The Panthers improved to a glorious 7-9 last season, but it came at the expense of a weak schedule.
Somehow Ron Rivera survived the front office bloodbath, which included the firing of a general manager that drafted the 2011 Offensive Rookie of the Year and 2012 Defensive Rookie of the Year.
Can Jerry Richardson get a mulligan?
It would be the ultimate ballsy move if Ron Rivera were to get the axe now. It won't happen, but would that really be worse than a mid-season firing if the Panthers get off to another slow start?
Jay Cutler's offensive line has been so bad over the years, the Bears may as well not play with one.
Why not play without an offensive line? Innovation is coveted in today's NFL. The Bears could draw up an agreement with their opponents to only rush the quarterback after counting to five Mississippis.
Of course this would mean using Matt Forte is out of the question, at least as a runner.
Conversely, the Bears can do something to fix that offensive line.
After being booted in the first round of the playoffs in consecutive seasons, the Bengals are the new Falcons. The problem is Andy Dalton isn't as good as Matt Ryan.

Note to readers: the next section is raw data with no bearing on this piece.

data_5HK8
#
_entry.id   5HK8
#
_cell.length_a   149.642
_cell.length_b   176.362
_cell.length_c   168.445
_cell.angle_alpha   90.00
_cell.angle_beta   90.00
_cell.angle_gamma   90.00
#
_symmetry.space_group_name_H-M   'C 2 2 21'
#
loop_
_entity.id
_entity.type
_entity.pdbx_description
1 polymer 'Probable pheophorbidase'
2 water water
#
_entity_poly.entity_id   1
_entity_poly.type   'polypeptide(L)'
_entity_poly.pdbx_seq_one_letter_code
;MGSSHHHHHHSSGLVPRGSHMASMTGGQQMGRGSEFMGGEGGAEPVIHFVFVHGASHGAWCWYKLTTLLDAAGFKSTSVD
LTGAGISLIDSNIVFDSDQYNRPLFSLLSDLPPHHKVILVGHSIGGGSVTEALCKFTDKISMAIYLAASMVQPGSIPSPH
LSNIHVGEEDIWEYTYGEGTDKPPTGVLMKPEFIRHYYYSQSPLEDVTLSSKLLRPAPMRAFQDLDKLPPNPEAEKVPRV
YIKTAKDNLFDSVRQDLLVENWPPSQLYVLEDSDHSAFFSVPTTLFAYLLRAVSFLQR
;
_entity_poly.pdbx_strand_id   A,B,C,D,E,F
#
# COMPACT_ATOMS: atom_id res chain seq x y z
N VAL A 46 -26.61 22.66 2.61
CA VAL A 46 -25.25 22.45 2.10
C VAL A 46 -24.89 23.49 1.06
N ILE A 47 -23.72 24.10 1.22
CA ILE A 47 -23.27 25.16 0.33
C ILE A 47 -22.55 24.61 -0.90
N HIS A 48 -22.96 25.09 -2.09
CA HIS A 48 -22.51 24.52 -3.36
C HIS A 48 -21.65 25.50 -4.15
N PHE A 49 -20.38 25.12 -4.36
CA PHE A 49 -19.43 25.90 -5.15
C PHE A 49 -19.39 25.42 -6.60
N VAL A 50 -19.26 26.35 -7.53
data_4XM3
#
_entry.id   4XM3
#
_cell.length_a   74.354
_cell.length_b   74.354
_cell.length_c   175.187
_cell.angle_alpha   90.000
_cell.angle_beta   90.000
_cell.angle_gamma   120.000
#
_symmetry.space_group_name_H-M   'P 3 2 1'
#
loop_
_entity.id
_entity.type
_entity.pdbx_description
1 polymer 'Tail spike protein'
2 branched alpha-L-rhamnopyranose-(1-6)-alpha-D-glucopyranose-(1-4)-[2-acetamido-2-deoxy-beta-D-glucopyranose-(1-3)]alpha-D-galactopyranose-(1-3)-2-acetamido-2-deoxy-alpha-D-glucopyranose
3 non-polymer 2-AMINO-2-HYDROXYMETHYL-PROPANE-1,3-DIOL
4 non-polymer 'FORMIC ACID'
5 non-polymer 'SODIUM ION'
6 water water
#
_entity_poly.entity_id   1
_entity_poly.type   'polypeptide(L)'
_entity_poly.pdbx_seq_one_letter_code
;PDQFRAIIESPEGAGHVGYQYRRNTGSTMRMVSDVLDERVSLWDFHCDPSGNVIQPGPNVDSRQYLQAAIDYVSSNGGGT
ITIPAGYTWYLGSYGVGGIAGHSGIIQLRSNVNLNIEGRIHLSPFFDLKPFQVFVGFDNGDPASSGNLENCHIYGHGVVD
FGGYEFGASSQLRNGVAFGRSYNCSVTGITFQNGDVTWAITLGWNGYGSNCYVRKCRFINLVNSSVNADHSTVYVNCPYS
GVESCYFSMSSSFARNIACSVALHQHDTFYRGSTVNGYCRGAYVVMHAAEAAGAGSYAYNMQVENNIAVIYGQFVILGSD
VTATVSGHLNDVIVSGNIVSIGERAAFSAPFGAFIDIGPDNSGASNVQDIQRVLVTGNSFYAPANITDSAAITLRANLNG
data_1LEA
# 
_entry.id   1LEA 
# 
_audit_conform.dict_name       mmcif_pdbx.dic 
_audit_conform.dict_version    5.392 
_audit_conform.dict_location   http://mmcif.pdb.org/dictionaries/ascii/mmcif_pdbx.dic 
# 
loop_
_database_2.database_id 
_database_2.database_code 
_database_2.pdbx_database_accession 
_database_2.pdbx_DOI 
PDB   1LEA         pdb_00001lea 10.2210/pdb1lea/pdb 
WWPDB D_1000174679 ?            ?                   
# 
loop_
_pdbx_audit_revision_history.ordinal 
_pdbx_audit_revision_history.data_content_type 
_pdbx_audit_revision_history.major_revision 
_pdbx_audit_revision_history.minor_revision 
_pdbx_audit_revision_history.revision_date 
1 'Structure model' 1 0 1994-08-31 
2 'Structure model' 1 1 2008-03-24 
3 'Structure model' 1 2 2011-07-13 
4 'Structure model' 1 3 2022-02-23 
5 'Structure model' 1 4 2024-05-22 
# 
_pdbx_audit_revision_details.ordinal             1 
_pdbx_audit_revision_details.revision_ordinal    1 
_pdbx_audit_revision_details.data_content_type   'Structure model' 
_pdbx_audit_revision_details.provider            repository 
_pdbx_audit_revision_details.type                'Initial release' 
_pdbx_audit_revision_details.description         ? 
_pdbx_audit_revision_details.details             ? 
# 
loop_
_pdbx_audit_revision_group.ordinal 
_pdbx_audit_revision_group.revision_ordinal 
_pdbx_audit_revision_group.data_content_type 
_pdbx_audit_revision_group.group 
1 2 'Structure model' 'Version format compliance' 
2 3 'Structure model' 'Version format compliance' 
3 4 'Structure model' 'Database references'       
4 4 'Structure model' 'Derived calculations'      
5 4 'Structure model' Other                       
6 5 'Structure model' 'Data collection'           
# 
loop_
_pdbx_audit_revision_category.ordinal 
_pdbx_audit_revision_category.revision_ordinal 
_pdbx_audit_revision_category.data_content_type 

There is no way Cincinnati would replace Dalton at this stage, but it would be bold of them to go after another quarterback in the draft. Playoffs notwithstanding, the future at quarterback may not have red hair.
That is not to say Dalton cannot take the next step, but he seems to be more Matt Schaub than Tom Brady at this point.
The Browns have already made plenty of bold moves, particularly when they got rid of Tom Heckert to bring in Joe Banner and Michael Lombardi.
It would take real gusto—and a lack of vision—for Lombardi to push Josh Gordon out of Cleveland because of the evaluation Lombardi gave him before the supplemental draft last season.
That being out of the question, the next biggest thing they cold do is draft or sign a quarterback. Did you know Alex Smith is younger than Brandon Weeden?
Considering the latter had a lackluster rookie season despite some nice weapons on offense, this shouldn't be out of the question.